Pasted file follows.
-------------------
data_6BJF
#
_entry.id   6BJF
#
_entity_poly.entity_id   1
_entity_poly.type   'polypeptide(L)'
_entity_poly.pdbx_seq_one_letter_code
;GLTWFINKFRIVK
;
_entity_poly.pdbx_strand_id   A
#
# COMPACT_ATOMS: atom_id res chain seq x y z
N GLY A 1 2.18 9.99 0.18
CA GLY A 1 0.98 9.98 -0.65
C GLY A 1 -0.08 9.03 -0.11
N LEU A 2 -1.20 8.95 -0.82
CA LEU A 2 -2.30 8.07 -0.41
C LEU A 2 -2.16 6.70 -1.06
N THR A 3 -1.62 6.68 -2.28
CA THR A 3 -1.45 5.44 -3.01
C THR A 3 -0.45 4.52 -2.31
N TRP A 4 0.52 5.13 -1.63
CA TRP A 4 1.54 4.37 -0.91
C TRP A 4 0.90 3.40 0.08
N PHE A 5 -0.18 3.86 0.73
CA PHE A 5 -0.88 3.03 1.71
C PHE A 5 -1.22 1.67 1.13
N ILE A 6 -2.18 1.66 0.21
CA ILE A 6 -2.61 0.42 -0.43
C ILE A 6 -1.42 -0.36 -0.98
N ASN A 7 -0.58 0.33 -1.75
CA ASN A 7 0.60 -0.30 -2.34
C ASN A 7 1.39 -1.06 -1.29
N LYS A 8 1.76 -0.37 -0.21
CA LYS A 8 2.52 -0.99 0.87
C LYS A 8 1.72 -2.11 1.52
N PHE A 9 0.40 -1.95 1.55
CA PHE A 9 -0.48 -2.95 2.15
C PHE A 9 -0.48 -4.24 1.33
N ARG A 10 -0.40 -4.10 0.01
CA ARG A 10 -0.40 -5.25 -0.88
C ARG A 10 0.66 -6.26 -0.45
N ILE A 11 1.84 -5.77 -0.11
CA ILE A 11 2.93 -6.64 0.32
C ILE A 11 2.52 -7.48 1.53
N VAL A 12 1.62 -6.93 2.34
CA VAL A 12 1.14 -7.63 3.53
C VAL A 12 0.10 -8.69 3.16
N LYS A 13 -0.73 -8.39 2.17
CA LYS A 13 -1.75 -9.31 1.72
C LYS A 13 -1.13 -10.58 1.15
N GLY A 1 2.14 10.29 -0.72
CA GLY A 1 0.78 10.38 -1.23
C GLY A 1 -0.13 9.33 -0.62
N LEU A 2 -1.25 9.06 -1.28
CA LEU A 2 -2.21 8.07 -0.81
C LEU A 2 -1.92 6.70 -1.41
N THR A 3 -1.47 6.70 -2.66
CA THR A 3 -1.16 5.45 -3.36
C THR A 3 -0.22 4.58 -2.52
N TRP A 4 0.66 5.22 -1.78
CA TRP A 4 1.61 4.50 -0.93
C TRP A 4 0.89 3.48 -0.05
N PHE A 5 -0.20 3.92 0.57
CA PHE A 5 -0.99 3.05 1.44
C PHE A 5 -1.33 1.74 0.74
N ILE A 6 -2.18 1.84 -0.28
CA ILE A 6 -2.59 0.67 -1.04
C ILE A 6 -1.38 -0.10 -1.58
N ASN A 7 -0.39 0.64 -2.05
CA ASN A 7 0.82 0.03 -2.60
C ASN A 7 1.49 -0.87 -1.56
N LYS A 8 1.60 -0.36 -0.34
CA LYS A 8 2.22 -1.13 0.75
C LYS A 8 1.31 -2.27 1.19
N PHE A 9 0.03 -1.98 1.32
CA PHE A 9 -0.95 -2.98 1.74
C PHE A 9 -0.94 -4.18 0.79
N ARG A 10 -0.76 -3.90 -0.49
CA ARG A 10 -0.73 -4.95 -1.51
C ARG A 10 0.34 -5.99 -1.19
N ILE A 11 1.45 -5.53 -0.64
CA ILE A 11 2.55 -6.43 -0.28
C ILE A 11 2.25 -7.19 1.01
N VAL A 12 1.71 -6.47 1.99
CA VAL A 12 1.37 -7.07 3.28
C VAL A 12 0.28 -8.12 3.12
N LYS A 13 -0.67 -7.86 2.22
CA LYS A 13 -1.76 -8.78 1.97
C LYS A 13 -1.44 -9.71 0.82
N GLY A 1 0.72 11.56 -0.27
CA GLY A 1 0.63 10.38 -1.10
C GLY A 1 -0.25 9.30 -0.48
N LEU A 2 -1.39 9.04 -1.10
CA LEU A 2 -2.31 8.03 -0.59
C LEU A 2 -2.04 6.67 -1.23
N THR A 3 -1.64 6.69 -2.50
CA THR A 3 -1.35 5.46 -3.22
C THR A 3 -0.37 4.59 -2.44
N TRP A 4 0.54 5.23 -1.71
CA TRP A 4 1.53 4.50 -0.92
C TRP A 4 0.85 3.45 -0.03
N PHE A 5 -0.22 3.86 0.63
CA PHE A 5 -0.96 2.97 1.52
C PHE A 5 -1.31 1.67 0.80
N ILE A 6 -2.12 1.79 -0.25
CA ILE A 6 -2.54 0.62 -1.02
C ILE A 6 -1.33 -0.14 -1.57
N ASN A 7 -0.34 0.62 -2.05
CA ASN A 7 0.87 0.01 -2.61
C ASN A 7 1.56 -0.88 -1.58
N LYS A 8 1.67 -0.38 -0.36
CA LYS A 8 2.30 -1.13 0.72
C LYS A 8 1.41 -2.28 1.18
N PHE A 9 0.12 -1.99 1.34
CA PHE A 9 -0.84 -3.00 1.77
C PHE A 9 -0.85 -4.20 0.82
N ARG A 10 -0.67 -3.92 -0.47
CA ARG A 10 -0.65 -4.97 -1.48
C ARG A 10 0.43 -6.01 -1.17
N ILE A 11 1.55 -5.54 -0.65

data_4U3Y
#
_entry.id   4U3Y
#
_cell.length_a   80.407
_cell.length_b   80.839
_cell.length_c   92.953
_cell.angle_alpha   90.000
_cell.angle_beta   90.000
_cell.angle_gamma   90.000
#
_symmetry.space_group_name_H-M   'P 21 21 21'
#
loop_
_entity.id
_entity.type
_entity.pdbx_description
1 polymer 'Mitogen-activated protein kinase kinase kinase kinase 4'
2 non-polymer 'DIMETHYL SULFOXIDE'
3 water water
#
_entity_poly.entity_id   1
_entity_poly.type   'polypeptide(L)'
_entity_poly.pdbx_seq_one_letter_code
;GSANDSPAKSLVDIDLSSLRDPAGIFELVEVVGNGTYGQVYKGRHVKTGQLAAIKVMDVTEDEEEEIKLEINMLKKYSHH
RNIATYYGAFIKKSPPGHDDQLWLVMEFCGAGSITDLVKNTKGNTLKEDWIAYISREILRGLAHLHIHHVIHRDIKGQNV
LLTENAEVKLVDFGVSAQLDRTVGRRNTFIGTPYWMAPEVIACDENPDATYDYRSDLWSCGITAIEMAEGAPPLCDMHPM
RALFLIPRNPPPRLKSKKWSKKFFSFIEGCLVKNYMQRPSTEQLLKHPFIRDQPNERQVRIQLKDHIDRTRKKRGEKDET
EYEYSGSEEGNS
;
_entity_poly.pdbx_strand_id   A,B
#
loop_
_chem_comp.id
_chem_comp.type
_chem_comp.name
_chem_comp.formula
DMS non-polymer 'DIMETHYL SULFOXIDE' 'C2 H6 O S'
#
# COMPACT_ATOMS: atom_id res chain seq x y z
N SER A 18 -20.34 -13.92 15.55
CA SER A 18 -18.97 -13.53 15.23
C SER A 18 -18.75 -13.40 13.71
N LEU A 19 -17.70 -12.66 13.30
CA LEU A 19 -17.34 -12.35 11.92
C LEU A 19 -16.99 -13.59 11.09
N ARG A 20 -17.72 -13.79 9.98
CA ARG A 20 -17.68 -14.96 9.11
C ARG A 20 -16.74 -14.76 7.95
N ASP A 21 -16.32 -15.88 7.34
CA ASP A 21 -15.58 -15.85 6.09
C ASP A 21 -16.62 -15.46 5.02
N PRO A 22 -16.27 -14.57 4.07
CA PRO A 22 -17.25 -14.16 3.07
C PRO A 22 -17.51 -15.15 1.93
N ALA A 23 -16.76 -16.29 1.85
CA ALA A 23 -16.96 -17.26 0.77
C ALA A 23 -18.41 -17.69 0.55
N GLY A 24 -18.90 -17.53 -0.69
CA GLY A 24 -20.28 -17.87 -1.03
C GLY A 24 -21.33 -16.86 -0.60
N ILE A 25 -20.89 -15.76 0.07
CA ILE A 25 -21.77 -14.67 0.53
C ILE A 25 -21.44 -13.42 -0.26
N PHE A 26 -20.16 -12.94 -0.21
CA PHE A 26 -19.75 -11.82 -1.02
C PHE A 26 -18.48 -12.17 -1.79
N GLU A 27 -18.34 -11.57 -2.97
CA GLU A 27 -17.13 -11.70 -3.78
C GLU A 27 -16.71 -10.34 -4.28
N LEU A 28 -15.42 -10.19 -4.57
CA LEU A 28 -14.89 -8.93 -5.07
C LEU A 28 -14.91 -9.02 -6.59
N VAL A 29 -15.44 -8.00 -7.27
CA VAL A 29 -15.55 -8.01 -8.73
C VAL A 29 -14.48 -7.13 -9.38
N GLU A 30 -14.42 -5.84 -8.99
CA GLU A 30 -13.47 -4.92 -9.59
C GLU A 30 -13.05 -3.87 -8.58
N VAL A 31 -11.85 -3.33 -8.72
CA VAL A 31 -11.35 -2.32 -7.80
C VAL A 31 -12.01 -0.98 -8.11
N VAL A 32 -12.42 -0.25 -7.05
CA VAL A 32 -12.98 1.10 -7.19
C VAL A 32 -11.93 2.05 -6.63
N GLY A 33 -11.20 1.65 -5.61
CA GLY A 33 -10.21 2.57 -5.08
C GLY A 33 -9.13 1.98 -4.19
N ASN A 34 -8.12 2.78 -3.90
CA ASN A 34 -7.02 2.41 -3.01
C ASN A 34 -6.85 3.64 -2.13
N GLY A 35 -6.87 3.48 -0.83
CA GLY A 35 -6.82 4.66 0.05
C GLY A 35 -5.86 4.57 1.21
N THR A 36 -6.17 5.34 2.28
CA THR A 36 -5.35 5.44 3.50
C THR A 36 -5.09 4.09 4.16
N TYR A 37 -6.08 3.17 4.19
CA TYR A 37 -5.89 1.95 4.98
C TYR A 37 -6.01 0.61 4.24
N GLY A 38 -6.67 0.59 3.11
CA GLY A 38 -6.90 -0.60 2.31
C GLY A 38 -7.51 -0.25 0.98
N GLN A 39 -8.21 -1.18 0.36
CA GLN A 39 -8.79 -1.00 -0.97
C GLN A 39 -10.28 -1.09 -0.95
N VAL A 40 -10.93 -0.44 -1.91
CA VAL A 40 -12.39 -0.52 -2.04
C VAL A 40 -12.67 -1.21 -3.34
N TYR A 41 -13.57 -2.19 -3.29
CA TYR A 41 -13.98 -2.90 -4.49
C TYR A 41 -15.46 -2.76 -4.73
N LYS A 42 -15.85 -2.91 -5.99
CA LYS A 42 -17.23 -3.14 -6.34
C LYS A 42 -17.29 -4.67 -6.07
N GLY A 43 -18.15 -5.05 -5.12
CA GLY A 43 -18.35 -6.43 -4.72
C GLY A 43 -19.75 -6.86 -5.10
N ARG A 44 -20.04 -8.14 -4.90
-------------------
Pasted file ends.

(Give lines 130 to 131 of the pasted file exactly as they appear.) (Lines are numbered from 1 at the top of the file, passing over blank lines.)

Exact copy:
_cell.angle_beta   90.000
_cell.angle_gamma   90.000